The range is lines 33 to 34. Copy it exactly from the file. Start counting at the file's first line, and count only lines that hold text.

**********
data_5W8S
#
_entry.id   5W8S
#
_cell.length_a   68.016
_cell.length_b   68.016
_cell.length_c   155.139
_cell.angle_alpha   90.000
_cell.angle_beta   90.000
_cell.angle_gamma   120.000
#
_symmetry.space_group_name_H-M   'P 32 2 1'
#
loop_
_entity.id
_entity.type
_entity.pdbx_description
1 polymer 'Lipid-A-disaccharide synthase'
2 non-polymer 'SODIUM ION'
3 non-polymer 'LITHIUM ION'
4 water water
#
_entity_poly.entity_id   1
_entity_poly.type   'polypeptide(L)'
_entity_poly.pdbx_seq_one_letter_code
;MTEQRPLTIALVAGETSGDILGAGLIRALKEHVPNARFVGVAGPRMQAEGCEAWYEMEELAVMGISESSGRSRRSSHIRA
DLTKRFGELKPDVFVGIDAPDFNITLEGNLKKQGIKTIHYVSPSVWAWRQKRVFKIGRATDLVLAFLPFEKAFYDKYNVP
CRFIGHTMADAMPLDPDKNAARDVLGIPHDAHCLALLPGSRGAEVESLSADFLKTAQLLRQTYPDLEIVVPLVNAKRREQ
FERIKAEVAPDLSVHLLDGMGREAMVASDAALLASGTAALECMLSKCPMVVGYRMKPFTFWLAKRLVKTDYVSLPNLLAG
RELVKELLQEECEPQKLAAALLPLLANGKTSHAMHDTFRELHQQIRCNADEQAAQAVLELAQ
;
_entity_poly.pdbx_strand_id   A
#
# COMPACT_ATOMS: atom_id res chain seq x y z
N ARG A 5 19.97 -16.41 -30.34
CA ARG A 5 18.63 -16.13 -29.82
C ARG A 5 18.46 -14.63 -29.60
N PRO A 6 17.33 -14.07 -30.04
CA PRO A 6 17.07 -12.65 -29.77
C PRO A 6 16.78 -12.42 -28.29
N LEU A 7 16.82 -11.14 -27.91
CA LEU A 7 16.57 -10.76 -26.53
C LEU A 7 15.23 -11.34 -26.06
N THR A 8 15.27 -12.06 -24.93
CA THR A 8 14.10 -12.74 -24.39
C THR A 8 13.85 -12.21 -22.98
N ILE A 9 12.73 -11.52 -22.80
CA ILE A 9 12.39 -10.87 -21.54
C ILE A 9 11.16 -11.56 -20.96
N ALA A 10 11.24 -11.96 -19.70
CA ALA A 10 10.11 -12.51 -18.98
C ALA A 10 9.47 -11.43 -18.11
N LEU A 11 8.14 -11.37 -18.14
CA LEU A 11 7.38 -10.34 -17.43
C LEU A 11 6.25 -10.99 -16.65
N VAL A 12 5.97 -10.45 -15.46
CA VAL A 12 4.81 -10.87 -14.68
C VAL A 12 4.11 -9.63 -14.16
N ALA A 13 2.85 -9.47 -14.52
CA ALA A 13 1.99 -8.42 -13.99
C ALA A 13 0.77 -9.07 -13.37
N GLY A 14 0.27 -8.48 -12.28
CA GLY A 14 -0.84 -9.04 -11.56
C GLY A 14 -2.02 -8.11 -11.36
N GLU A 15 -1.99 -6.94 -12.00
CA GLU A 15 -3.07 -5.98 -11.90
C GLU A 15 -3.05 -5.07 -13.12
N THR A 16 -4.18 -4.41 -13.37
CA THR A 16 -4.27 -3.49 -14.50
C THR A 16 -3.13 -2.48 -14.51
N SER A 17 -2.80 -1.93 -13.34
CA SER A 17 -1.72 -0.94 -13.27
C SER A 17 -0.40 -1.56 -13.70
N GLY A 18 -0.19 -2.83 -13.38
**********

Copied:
#
# COMPACT_ATOMS: atom_id res chain seq x y z